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Place, proximity, and perceived harm: extreme weather events and views about climate change


  • Chad Zanocco

    () (Oregon State University)

  • Hilary Boudet

    (Oregon State University)

  • Roberta Nilson

    (Cornell University)

  • Hannah Satein

    (Oregon State University)

  • Hannah Whitley

    (Pennsylvania State University)

  • June Flora

    (Stanford University)


Advances in event attribution have improved scientific confidence in linking climate change to extreme weather severity and frequency, but this confidence varies by event type. Yet, scholars and activists argue that extreme weather events may provide the best opportunity to raise awareness and prompt action on climate change. We focus on four cases of extreme weather with low attribution (tornado outbreaks in Laurel County, Kentucky, and Winston County, Mississippi; wildfires in Yavapai County, Arizona, and Lake County, California). We survey county residents to examine the role of event proximity, community- and event-specific characteristics, and reported harm in shaping climate change views post-event. Using multilevel regression analysis, we find that reported personal and community harm aligns with event proximity and larger community damages. For our respondents’ climate change views, however, political ideology dominates, suggesting the importance of motivated reasoning in individual interpretations of extreme weather events. At the same time, while event proximity is irrelevant, we find reported harm to be related to climate change views. Thus, while respondents appear to be making connections between extreme weather events and climate change among our four cases, these connections seem to be most likely to occur in communities where belief in climate change is already high, the event caused significant impacts and is more attributable to climate change, and elites frame the event in these terms—as in Lake County. Our findings are particularly relevant for policymakers and activists looking to such events as catalysts for climate change mitigation and adaptation efforts.

Suggested Citation

  • Chad Zanocco & Hilary Boudet & Roberta Nilson & Hannah Satein & Hannah Whitley & June Flora, 2018. "Place, proximity, and perceived harm: extreme weather events and views about climate change," Climatic Change, Springer, vol. 149(3), pages 349-365, August.
  • Handle: RePEc:spr:climat:v:149:y:2018:i:3:d:10.1007_s10584-018-2251-x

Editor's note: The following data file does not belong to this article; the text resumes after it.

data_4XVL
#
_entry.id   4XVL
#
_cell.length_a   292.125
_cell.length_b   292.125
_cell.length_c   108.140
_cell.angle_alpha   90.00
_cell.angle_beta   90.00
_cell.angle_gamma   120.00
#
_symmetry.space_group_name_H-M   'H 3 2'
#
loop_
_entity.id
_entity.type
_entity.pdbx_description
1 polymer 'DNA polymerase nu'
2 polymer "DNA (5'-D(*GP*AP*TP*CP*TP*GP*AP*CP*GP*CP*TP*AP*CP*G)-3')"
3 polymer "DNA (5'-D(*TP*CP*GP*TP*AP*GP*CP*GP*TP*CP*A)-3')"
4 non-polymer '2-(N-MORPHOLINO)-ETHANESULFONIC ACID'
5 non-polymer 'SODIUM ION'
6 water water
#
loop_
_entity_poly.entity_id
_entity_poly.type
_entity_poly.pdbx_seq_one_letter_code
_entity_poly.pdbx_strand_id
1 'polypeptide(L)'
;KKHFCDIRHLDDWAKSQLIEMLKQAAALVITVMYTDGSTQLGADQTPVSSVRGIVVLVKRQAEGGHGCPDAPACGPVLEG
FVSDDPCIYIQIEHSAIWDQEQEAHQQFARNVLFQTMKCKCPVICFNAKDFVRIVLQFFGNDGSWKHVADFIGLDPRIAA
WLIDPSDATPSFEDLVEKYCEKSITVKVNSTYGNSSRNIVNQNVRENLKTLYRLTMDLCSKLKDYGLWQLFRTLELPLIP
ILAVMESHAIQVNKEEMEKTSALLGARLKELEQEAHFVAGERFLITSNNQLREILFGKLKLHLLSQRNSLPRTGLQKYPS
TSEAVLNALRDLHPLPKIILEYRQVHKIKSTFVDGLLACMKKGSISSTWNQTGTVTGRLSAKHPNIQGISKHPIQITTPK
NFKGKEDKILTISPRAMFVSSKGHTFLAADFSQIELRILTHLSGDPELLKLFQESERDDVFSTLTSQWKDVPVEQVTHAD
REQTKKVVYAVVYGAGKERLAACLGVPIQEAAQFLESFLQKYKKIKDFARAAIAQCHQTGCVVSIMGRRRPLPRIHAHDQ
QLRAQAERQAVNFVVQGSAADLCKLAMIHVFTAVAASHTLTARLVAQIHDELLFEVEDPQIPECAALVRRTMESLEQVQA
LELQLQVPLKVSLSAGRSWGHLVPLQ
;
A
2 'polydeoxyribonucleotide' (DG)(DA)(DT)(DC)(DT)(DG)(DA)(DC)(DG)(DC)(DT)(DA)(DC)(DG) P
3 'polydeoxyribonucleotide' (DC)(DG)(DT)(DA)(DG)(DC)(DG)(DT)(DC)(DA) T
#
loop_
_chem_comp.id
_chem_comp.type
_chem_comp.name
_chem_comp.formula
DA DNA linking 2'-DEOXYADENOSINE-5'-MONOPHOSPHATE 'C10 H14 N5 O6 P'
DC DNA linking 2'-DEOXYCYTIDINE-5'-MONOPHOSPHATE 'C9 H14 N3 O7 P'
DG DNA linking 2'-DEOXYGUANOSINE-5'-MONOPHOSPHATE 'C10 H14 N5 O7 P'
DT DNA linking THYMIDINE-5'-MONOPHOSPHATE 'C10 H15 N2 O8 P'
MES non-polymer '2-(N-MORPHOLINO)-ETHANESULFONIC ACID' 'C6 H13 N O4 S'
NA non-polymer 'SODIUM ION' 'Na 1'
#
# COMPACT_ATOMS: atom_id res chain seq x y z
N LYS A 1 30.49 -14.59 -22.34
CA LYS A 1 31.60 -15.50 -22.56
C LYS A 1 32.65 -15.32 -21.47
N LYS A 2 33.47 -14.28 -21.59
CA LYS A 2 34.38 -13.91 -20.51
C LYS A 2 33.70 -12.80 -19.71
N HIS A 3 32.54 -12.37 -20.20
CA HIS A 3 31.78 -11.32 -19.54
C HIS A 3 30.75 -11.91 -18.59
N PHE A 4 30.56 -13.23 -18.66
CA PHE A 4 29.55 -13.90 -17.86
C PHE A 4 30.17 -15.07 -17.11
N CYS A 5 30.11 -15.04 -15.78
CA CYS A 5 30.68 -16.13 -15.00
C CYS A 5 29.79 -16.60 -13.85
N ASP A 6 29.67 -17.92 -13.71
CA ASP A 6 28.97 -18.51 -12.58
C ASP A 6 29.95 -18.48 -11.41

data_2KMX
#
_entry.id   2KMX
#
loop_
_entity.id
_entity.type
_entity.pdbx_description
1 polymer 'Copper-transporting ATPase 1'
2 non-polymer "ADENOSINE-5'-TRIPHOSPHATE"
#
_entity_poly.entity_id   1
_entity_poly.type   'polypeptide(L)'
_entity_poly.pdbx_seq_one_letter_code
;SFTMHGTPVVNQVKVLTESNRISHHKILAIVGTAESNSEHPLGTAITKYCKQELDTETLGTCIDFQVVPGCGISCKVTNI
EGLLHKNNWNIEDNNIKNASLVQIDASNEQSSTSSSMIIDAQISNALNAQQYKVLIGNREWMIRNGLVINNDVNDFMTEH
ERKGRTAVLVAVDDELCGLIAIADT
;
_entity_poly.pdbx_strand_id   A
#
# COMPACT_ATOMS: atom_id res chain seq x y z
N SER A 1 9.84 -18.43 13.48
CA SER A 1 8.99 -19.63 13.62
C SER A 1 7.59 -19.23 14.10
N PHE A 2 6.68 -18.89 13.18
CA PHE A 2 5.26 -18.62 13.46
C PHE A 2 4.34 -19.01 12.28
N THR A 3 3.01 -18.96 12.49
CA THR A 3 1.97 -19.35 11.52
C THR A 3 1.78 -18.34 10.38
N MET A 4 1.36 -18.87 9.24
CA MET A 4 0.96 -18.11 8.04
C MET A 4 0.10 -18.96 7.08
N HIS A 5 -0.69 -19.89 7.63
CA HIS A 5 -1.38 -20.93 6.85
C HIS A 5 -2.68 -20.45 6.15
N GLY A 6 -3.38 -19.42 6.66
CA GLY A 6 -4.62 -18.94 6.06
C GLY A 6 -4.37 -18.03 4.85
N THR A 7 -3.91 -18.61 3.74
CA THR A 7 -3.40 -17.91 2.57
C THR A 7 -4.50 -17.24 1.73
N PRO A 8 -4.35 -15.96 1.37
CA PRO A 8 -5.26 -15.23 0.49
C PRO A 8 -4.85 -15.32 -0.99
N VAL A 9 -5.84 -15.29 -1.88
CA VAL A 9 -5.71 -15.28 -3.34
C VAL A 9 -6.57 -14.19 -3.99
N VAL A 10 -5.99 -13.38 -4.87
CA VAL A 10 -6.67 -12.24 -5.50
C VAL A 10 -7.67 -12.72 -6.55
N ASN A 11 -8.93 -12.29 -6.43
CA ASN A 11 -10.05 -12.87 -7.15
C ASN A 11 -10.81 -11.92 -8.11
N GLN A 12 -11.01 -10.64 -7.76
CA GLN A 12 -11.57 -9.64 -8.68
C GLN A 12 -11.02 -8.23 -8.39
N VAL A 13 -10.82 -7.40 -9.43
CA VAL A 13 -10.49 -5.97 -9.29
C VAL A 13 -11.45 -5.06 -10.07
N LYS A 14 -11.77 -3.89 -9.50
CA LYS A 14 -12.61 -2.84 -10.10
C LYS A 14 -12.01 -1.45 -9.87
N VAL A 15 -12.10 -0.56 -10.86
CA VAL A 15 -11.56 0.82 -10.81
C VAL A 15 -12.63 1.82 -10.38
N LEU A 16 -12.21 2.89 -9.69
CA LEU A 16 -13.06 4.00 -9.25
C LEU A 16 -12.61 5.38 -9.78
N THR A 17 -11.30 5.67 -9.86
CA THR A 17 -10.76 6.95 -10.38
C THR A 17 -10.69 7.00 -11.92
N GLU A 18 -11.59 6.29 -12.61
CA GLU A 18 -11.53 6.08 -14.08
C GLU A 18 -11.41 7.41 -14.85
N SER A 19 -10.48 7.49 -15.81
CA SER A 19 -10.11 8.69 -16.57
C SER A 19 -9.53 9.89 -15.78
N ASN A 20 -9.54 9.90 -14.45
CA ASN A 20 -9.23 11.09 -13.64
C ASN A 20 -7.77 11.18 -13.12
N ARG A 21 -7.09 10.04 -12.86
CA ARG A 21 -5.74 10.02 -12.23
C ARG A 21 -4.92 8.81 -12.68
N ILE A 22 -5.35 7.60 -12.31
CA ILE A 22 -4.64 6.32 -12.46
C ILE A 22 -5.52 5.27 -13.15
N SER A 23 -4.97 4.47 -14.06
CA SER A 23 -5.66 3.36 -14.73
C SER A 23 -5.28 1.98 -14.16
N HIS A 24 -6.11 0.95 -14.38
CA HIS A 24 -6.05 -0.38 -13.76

DOI: 10.1007/s10584-018-2251-x

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    References listed on IDEAS

    1. Charles Adedayo Ogunbode & Yue Liu & Nicole Tausch, 2017. "The moderating role of political affiliation in the link between flooding experience and preparedness to reduce energy use," Climatic Change, Springer, vol. 145(3), pages 445-458, December.
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    4. Peter Howe & Hilary Boudet & Anthony Leiserowitz & Edward Maibach, 2014. "Mapping the shadow of experience of extreme weather events," Climatic Change, Springer, vol. 127(2), pages 381-389, November.
    5. Adam Corner & Lorraine Whitmarsh & Dimitrios Xenias, 2012. "Uncertainty, scepticism and attitudes towards climate change: biased assimilation and attitude polarisation," Climatic Change, Springer, vol. 114(3), pages 463-478, October.
    6. David Konisky & Llewelyn Hughes & Charles Kaylor, 2016. "Extreme weather events and climate change concern," Climatic Change, Springer, vol. 134(4), pages 533-547, February.
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    10. Matthew R. Sisco & Valentina Bosetti & Elke U. Weber, 2017. "When do extreme weather events generate attention to climate change?," Climatic Change, Springer, vol. 143(1), pages 227-241, July.
    11. J. Carlton & Amber Mase & Cody Knutson & Maria Lemos & Tonya Haigh & Dennis Todey & Linda Prokopy, 2016. "The effects of extreme drought on climate change beliefs, risk perceptions, and adaptation attitudes," Climatic Change, Springer, vol. 135(2), pages 211-226, March.
    12. Tatyana Deryugina, 2013. "How do people update? The effects of local weather fluctuations on beliefs about global warming," Climatic Change, Springer, vol. 118(2), pages 397-416, May.
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    1. 2018 Saw Simultaneous Wildfires Devastate California. That Could be the New Normal
      by ? in Discover Top Stories on 2018-12-12 20:27:11


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    Cited by:

    1. Karine Lacroix & Robert Gifford & Jonathan Rush, 2020. "Climate change beliefs shape the interpretation of forest fire events," Climatic Change, Springer, vol. 159(1), pages 103-120, March.
    2. Charles A. Ogunbode & Rouven Doran & Gisela Böhm, 0. "Individual and local flooding experiences are differentially associated with subjective attribution and climate change concern," Climatic Change, Springer, vol. 0, pages 1-13.
    3. Shawn Olson Hazboun & Hilary Schaffer Boudet, 2020. "Public Preferences in a Shifting Energy Future: Comparing Public Views of Eight Energy Sources in North America’s Pacific Northwest," Energies, MDPI, Open Access Journal, vol. 13(8), pages 1-21, April.
    4. Elizabeth A Albright & Deserai Crow, 2019. "Beliefs about climate change in the aftermath of extreme flooding," Climatic Change, Springer, vol. 155(1), pages 1-17, July.

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